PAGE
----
My Writing Process
I’m usually excited on a writing day. I’ll eat something quickly, make a cup of coffee, check that I’m warm enough, and then lock myself into the room I’m working in. I’m very sensitive to noise when I’m engrossed in writing so I’ll often wear earplugs or noise cancelling headphones. I’ll turn off the internet if I’m feeling virtuous, but I do enjoy a music break every now and then.
I begin with fragments. Strings of words. An observation. I will write around these fragments and build on them. The ideas that come to me are often to do with images and locations. I’m quite driven by the visual components of a story, like scenery, body language, etc. I’m interested in abandoned ruins, the supernatural, and magic realism, and I like to weave these elements in with everything else.
I started out writing short stories and I think that’s helped me to question every word and every sentence. If it’s not right, if it doesn’t fit, it has to go. The more practice you get, the better you are at identifying what’s working and what isn’t. You develop an intuition. You know when something isn’t quite right. Sometimes the words you write are just placeholders until something better comes along.
I’ve deleted tens of thousands of words at a time. I’ve deleted characters and entire subplots. You pick things apart and put them back together again. The word count goes up, the word count goes down, but there’s no use in fretting over it. Better to have the right words in the right order or you’re only fooling yourself.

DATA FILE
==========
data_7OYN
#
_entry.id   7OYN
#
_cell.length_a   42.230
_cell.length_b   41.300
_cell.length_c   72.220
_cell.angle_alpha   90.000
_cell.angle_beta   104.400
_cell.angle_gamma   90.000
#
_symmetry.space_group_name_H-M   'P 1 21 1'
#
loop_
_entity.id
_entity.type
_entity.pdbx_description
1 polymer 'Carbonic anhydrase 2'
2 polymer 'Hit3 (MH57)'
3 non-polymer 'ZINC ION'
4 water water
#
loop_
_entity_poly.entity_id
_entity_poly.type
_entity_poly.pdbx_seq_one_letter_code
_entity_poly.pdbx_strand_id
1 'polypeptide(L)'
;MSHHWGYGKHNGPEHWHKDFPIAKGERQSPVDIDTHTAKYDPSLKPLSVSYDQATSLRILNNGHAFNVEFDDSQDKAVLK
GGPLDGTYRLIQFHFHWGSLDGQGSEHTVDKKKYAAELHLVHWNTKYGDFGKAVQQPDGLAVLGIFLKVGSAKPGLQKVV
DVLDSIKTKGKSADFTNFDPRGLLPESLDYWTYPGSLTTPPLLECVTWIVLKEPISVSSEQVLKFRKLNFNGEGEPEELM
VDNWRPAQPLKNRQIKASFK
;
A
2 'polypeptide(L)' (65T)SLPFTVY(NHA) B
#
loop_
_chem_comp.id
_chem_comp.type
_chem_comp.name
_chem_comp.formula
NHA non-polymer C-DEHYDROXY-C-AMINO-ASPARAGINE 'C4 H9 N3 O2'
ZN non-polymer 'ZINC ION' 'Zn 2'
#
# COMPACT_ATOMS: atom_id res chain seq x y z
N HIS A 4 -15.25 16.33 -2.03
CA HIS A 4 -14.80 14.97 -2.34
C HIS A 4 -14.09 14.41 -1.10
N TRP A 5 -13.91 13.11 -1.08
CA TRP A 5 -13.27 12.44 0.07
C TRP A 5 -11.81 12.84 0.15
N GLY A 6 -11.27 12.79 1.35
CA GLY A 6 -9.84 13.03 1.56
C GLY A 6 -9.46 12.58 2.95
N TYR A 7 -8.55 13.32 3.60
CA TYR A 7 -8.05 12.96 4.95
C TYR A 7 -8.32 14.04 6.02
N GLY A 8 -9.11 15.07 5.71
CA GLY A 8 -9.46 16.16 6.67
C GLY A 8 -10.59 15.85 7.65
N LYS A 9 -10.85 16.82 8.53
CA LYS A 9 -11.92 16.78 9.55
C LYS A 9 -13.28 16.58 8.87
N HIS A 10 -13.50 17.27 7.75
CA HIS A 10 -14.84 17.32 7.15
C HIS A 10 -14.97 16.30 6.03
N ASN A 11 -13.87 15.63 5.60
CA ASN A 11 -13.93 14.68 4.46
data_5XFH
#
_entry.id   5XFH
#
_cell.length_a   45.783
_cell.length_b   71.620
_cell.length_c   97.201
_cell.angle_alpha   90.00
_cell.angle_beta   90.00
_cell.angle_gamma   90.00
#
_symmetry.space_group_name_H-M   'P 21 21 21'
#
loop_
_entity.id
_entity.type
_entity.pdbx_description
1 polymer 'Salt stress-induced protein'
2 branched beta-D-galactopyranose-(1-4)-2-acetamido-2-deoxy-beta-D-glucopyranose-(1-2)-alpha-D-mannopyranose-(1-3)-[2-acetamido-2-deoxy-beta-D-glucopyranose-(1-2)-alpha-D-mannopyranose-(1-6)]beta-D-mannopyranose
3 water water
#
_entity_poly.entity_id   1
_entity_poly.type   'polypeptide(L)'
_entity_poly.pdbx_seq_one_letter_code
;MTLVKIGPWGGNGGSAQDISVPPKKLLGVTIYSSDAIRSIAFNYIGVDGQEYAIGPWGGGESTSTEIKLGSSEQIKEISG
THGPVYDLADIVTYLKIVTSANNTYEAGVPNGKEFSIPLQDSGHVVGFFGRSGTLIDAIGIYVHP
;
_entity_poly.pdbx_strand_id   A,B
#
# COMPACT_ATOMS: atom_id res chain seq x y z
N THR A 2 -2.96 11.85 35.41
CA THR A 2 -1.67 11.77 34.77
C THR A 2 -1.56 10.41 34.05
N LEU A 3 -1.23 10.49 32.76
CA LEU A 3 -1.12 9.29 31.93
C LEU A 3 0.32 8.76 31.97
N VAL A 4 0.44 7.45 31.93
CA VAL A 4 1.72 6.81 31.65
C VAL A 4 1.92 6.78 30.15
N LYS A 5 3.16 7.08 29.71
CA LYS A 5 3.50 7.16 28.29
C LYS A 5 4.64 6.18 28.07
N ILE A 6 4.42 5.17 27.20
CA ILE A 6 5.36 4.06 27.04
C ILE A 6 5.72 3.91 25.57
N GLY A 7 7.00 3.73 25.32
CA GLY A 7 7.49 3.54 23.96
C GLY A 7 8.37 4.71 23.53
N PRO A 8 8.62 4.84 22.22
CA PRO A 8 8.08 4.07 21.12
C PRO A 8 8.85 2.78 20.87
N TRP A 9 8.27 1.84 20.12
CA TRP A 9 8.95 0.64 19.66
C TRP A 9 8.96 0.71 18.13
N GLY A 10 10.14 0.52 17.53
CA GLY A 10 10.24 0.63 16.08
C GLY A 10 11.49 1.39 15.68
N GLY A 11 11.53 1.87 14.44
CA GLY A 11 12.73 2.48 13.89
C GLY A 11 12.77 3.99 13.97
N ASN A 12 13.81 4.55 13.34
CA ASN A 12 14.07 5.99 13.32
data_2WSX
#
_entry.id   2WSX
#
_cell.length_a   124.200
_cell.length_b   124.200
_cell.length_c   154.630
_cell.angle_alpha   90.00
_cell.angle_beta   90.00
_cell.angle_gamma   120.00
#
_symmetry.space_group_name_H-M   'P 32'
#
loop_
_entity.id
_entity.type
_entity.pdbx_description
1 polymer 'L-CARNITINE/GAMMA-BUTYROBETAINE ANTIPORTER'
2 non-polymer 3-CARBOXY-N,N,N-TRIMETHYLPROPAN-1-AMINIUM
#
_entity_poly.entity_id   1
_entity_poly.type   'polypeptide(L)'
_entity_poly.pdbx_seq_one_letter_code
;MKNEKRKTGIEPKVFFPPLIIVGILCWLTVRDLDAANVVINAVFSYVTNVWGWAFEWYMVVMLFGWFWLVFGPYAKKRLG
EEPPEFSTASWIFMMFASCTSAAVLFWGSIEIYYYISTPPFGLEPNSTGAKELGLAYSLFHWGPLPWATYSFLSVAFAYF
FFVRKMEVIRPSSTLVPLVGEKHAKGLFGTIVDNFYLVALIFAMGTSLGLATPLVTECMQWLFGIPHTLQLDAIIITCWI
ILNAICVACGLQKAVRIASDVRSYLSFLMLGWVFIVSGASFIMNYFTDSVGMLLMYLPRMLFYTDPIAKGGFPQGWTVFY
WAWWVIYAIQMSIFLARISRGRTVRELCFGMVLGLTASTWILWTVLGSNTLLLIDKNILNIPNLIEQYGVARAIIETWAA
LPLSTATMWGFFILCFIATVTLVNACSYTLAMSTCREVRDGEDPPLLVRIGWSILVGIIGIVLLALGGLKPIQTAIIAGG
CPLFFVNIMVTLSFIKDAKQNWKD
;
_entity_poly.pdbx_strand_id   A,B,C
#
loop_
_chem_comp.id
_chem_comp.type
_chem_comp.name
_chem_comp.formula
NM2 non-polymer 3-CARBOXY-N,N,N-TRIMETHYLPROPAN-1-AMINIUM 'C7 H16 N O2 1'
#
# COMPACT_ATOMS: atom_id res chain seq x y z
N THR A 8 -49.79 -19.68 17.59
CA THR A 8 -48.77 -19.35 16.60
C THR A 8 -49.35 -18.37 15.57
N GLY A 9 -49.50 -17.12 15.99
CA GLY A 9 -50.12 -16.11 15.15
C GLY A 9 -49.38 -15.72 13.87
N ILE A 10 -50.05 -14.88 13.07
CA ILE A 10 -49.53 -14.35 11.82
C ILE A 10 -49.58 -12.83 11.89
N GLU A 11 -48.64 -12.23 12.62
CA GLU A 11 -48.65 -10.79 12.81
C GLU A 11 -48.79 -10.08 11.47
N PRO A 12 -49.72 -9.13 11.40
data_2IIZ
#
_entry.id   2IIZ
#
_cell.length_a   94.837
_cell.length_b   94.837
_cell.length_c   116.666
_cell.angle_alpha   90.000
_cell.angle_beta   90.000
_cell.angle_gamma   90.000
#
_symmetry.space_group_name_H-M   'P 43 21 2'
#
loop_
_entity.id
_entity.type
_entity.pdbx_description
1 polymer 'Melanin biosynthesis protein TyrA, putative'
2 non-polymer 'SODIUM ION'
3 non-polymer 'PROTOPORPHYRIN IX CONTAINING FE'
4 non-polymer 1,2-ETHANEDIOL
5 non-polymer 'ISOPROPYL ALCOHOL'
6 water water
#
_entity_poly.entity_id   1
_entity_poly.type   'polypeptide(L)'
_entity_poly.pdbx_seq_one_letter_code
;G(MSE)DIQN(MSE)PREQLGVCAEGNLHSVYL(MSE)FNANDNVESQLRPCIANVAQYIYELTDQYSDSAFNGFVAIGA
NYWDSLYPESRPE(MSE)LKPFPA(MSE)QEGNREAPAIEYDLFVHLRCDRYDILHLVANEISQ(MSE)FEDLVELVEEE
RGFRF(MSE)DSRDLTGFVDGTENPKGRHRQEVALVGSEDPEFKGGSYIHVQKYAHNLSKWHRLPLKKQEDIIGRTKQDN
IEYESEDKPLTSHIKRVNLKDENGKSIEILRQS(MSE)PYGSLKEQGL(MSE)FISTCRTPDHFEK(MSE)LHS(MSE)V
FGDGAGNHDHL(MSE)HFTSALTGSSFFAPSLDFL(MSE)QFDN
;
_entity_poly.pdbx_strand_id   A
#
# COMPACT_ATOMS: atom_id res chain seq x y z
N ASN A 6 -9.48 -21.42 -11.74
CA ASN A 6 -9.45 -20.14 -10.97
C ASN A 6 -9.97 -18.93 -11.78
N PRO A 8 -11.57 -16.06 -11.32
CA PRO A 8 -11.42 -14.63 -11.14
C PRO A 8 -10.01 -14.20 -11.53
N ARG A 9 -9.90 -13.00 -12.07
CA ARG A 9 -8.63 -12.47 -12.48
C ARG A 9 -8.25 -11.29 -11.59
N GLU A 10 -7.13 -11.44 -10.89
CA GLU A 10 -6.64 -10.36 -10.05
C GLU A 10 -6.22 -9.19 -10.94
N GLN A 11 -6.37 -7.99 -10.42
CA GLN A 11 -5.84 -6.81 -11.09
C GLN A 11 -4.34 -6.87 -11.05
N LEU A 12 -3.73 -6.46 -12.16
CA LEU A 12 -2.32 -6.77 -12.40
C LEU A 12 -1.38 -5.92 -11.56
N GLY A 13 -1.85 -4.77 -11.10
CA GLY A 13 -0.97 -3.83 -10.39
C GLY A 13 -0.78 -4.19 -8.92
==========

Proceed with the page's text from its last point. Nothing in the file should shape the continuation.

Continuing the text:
My usual writing stint would be five to six hours by which point I’d nearly break the door down for a sandwich. There are the rare days when I’ll put in twelve hours and write a mad amount of words. That’s once in a blue moon, but you just sit it out and see what arrives. You’re delirious by the end of it, high off being in the flow state for an extended period of time.
I believe that writing a book is 50% skill and 50% psychology. If the intent is there, and you follow through, you will write your book in time. Maintain the intent and you’ll do it.
There’s a book by Seth Godin called The Dip. The gist of the book is that it’s very easy to begin a project but there’s that bit in the middle where you start to slow down and question yourself and become discouraged. You have to be able to get though The Dip. You have to see it coming, grit your teeth, and charge through it.
I have a Post-It on my computer screen that says JUST GET ON WITH IT, and another one that says ANY ‘AUL EEDGIT. The latter Post-It was inspired by a stressful period in my life when I was learning how to drive. I confided in a friend about my anxiety around driving, and she scoffed and said, “Sure, any ‘aul eedgit can drive.” I thought about it and realised that she was right. Any ‘aul eedgit can drive. There are thousands, if not millions of eedgits driving around the place at any given moment. It wasn’t long before the Any ‘Aul Eedgit philosophy crept into my life and took it over. I thought, if any ‘aul eedgit can drive, maybe any ‘aul eedgit can write a book, and maybe I can be that eedgit. So here I am.